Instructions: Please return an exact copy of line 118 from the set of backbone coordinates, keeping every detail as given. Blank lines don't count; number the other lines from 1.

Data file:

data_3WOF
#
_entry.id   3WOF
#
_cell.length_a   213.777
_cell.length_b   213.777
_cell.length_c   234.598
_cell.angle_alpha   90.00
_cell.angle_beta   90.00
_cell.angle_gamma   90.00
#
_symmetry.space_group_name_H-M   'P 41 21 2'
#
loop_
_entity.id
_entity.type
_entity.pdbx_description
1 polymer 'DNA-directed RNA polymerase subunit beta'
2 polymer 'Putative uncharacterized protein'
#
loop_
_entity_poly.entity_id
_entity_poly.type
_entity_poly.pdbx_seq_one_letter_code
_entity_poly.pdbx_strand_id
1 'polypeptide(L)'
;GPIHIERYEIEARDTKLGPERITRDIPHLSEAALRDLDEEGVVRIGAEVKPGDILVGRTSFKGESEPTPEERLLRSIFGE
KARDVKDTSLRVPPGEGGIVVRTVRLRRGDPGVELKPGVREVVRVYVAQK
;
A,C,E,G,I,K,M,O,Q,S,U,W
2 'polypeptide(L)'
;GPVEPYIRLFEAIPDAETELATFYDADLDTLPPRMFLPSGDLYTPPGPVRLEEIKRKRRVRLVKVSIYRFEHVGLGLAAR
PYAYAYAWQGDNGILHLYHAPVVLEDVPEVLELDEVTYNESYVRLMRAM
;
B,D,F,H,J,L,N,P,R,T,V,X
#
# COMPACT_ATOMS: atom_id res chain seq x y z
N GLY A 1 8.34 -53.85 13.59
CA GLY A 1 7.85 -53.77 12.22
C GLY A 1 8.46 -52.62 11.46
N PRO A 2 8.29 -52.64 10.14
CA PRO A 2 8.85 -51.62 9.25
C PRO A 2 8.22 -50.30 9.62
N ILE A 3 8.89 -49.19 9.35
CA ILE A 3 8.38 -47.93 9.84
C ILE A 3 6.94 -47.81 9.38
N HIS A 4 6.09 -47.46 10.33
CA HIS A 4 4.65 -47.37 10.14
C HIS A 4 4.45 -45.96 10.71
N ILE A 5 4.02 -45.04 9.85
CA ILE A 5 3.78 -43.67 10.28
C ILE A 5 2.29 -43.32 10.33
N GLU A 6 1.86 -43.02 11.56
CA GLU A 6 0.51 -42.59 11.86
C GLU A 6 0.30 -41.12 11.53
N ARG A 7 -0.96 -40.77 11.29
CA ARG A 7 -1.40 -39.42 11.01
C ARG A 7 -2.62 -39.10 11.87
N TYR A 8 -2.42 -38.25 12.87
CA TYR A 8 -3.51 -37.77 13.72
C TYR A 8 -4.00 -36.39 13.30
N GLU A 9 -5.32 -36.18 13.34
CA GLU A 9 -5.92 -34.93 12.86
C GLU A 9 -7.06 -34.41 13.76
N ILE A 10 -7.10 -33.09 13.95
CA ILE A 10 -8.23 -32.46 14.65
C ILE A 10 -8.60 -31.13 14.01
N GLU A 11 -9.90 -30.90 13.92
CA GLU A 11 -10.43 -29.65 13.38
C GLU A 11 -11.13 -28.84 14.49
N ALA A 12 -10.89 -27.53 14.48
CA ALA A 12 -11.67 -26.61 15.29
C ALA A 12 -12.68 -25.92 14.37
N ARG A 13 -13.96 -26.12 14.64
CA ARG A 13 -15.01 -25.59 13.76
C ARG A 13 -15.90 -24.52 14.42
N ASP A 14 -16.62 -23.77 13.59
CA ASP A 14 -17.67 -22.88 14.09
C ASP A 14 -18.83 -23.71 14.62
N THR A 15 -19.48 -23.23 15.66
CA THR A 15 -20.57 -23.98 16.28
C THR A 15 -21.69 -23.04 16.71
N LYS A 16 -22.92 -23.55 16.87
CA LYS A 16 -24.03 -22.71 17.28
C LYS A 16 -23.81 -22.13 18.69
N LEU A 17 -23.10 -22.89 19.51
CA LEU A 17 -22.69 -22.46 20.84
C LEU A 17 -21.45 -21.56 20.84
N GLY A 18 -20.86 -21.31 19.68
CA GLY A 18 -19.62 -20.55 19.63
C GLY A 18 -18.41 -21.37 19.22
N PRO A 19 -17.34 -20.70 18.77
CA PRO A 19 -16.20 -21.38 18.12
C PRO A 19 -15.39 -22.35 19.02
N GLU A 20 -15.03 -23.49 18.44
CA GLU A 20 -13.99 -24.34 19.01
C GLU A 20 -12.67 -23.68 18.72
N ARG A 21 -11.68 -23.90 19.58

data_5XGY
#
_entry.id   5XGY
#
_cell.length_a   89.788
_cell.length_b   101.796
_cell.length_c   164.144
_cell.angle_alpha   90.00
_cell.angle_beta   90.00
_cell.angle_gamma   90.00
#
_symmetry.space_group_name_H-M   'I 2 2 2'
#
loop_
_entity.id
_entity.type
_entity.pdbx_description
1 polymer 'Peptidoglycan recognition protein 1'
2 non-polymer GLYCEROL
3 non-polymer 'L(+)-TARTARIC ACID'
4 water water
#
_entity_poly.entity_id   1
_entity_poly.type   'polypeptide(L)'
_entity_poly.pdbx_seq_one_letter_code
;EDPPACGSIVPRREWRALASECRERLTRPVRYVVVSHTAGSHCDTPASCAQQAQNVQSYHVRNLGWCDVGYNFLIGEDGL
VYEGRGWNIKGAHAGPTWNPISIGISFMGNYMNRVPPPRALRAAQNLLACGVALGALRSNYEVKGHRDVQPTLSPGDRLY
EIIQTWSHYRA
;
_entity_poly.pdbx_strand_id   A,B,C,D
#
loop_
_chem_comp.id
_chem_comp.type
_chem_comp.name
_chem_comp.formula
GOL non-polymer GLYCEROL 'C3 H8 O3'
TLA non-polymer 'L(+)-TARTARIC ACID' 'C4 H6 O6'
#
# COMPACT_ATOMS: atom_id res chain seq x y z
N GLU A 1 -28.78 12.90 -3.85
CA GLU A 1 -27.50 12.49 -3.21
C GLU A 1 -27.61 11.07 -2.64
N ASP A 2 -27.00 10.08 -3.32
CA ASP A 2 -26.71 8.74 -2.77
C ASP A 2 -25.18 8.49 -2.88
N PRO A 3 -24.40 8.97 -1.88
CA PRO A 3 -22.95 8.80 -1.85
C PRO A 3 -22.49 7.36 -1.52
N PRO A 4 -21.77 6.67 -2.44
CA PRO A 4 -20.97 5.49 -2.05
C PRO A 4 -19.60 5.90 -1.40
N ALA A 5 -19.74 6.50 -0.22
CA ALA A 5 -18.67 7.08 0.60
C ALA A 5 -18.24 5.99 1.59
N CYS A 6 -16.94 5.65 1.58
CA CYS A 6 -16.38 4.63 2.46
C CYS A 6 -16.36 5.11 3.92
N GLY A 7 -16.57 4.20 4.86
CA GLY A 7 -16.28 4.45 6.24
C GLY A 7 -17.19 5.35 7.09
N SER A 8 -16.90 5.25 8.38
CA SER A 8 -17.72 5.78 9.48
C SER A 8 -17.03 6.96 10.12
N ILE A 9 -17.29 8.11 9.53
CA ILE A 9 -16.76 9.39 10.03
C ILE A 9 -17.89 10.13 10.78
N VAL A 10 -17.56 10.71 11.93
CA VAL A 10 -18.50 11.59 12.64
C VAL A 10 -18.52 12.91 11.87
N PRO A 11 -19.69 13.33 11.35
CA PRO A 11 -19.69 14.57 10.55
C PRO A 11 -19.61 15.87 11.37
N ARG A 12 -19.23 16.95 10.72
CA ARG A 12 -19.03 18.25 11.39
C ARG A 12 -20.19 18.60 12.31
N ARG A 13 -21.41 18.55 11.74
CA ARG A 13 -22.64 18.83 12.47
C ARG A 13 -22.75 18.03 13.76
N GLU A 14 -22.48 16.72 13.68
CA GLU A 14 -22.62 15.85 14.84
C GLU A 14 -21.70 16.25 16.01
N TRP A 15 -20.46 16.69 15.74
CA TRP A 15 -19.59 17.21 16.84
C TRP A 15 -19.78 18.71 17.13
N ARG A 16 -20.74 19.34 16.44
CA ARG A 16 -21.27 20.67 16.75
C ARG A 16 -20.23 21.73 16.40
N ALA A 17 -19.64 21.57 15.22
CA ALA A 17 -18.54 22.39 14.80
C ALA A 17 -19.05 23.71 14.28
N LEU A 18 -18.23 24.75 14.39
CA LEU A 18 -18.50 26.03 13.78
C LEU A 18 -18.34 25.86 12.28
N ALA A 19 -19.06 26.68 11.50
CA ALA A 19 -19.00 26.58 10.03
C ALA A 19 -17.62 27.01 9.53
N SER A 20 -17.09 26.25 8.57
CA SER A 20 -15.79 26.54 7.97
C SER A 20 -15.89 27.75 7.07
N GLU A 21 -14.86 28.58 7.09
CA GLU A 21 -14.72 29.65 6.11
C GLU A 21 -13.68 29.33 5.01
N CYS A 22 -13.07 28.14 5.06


3 non-polymer 'L(+)-TARTARIC ACID'